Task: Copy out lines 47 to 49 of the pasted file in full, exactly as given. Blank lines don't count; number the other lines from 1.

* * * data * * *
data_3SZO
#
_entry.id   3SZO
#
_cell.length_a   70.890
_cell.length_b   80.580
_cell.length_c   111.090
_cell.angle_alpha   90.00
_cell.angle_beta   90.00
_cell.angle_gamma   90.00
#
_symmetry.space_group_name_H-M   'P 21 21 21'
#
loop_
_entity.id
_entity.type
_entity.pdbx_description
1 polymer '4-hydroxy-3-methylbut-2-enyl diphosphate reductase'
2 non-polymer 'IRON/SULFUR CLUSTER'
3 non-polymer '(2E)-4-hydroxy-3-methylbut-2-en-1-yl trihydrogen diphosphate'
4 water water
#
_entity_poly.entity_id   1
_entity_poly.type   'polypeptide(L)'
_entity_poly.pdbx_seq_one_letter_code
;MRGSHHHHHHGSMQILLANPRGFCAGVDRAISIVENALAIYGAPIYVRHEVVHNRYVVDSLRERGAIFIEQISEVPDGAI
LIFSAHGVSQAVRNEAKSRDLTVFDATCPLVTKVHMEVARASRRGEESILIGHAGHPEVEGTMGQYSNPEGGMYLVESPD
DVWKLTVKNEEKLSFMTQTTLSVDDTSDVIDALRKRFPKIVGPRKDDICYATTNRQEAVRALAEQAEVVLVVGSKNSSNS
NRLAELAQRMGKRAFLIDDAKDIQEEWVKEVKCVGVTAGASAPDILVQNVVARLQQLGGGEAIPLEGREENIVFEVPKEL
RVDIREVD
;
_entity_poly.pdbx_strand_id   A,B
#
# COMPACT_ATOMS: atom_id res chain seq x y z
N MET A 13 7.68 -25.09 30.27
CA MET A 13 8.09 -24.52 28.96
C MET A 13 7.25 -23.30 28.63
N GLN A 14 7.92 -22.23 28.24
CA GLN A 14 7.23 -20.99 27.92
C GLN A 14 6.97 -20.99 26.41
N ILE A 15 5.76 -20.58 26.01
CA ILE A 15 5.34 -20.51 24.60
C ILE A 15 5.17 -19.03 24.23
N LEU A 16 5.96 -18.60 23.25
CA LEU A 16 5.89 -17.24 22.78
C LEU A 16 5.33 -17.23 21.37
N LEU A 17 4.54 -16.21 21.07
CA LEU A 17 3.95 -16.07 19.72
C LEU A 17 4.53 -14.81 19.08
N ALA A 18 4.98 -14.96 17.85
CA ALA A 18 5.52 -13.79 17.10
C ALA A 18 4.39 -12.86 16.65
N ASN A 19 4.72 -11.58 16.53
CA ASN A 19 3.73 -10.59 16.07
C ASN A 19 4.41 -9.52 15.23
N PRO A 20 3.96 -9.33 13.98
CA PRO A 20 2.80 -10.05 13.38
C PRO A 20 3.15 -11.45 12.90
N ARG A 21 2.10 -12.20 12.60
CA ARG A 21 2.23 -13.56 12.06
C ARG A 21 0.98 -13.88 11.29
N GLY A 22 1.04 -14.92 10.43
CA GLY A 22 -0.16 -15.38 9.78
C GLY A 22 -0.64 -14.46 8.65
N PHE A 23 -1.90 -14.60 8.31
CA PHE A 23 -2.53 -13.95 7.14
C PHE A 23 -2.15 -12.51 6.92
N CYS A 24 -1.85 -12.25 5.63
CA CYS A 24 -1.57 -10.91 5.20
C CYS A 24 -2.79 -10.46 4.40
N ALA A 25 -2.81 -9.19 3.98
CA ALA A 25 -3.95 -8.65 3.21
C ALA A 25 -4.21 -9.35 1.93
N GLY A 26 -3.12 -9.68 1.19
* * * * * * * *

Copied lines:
N LEU A 17 4.54 -16.21 21.07
CA LEU A 17 3.95 -16.07 19.72
C LEU A 17 4.53 -14.81 19.08